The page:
Strangely, organic cotton scored even worse on how much use you need to get out of it to make it environmentally sensible.  Organic cotton bags must be reused 20,000 times for shopping. I encourage anyone interested in lowering their environmental impact to look closely at those reusable bags, how much impact they have depends a lot on what they’re made of, counterintuitively cotton being the worst and synthetics being much better.  If you already have a shopping bag though, throwing it away is the worst thing you can do, reusing whatever you have as much as you can is the most important way to limit your environmental impact.

It’s never a good practice to base all your decisions on one scientific study, and as I already mentioned, every study is flawed.  Another study released in 2011 by the United Kingdom’s Environment Agency that assessed the environmental impact of different shopping bags.  Like the Danish study, the one done in the UK is based on what is available in the UK as far as bags as well as recycling and trash disposal.  If you live outside the UK, such a study should be examined closely and applied elsewhere cautiously but it’s still quite relevant.

The UK study came to largely the same conclusions as the later Danish study.  The British study found that most of the environmental impact of shopping bags comes from their production and resource consumption, with transport, packaging and disposal being less important in terms of environmental impact.  This goes a long way towards explaining why cotton, which uses a lot of land, water and fertilizer to produce could be more environmentally damaging than a plastic bag.

Surprisingly, the British study found that reusing throw away shopping bags has less overall environmental impact than recycling them after one use, even if they’re discarded.  This isn’t as applicable in the US as in the UK though because it’s based on a British system of incinerating plastic bags as a source of electricity (replacing fossil fuels like coal) rather than tossing them into a landfill., a German news organization, criticized the practice of trash incineration in Britain and across northern Europe.  If incineration continues to increase it means Britain will either have to import trash from other countries to keep incinerators open or else decrease recycling.  Obviously importing trash is an absurd proposal but it’s important to note that recycling is often exported to faraway places to be processed as well. China processed half of the world’s exported recycled plastic, paper and metal in 2016, according to Huff Post.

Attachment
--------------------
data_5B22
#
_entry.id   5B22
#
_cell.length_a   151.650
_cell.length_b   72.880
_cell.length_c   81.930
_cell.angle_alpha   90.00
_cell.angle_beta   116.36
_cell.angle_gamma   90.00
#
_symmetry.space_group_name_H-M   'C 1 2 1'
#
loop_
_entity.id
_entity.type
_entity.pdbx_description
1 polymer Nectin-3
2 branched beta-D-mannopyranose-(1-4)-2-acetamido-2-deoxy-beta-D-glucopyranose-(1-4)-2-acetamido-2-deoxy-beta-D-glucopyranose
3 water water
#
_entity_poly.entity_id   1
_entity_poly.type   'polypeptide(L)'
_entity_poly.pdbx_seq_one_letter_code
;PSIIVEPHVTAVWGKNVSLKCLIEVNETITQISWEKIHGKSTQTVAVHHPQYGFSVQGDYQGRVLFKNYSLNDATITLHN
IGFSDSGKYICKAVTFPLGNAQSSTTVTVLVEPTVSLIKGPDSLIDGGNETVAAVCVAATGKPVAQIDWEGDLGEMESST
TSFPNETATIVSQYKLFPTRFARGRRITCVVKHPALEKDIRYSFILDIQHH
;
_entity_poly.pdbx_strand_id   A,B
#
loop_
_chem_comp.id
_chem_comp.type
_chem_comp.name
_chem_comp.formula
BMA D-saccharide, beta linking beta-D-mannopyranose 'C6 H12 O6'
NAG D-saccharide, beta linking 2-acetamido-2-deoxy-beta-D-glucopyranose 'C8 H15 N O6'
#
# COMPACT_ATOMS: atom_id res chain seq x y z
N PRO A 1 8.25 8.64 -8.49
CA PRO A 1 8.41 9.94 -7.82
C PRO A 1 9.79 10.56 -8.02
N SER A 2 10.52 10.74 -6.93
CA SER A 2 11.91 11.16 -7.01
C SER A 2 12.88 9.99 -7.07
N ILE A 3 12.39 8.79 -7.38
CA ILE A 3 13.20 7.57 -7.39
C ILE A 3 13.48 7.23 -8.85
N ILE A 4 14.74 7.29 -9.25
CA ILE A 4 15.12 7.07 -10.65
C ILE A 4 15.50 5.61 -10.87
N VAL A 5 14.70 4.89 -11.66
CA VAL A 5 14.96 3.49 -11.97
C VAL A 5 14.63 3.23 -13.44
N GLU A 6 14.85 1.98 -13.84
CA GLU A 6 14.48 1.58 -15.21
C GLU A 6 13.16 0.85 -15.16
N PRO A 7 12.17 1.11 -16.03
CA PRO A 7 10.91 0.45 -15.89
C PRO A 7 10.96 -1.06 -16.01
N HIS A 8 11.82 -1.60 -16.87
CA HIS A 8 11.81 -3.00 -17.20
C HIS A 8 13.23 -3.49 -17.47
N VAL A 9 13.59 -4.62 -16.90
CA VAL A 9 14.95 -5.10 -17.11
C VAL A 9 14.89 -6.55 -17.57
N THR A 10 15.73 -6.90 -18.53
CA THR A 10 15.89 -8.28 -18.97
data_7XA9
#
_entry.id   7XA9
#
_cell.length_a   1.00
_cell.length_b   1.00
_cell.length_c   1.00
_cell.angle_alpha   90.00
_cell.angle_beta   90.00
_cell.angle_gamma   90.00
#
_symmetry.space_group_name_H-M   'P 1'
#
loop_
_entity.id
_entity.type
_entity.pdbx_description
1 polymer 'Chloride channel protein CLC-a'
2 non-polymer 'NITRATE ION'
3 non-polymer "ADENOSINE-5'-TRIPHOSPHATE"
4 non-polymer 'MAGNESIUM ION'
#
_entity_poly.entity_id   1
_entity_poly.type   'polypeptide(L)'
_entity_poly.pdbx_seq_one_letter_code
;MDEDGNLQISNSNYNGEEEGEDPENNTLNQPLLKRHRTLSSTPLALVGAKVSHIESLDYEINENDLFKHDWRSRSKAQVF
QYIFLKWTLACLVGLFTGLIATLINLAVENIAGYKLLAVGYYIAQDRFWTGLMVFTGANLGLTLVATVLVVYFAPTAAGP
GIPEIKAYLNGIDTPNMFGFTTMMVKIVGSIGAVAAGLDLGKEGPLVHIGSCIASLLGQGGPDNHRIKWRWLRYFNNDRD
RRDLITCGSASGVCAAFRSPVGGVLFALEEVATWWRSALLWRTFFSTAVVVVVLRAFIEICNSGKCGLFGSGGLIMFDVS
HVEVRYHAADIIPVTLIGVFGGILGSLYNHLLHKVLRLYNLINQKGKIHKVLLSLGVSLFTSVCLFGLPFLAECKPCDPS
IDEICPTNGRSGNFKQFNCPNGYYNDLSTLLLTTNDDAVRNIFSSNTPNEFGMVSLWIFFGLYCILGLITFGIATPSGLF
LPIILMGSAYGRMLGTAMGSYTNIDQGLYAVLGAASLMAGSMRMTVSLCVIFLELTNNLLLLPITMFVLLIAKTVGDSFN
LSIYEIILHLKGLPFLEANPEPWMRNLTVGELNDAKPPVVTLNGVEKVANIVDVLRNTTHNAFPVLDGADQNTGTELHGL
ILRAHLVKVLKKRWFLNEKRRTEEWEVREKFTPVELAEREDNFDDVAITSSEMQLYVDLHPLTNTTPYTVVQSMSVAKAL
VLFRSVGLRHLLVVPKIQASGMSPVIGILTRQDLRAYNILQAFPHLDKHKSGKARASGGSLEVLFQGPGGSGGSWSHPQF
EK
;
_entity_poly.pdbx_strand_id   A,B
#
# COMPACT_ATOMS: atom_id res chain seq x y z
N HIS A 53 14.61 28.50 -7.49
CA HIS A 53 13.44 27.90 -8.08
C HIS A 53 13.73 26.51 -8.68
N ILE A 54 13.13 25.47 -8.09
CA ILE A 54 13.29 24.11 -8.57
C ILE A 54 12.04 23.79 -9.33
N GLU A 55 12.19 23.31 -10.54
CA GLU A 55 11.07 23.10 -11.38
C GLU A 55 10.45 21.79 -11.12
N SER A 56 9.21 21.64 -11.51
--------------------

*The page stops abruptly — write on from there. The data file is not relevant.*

The British study didn’t show quite the extreme environmental impact as the Danish study, showing that cotton bags still have the biggest environmental impact in 7 out of 9 assessed categories even if reused 173 times.  It seems a bit more feasible for a person to reuse a cotton bag more than 173 times compared to the Danish study’s 7,100 to 20,000 times (depending on whether the cotton is organic or not). The British study confirmed that synthetic reusable bags have less environmental impact than cotton ones.  

In both studies, paper bags were not shown to be very environmentally friendly.  Paper bags need to be reused several times to lower their environmental impact to that of a single use plastic bag and unlike cotton or synthetic tote bags, paper bags don’t hold up for reuse very well.  I find this interesting because paper bags have long been assumed by environmentally considerate people to be better than plastic.

The takeaway message for me is not to depend on any one product, whether it’s a reusable bag or reusable water bottle but instead, examine your own usage patterns.  If you have a reusable product, continue using it until it’s completely worn out and then if possible repurpose it, compost it or if need be recycle it. I’ve seen aluminum water bottles crop up in outdoor circles, branded as being environmentally friendly.  I wonder to myself how many people recycled their old plastic bottles to get new aluminum ones? Buying anything new has a negative environmental impact when compared to using something you already have.

If it makes sense in your life to have a reusable tote, buy a used one if you can, sometimes second hand stores have one, sometimes a friend has an un-used one they got as a gift for donating to NPR or an environmental charity.  Maybe use a backpack or purse you already own instead of buying a new tote just for shopping. In reducing your environmental impact, it’s important to do your research and examine what you can do in your own life instead of depending on choosing between two products.  Also, it’s always good to remember that reusing and reducing your trash is more important than recycling, as recycling is still your last resort.

By Zach Fitzner, Contributing Writer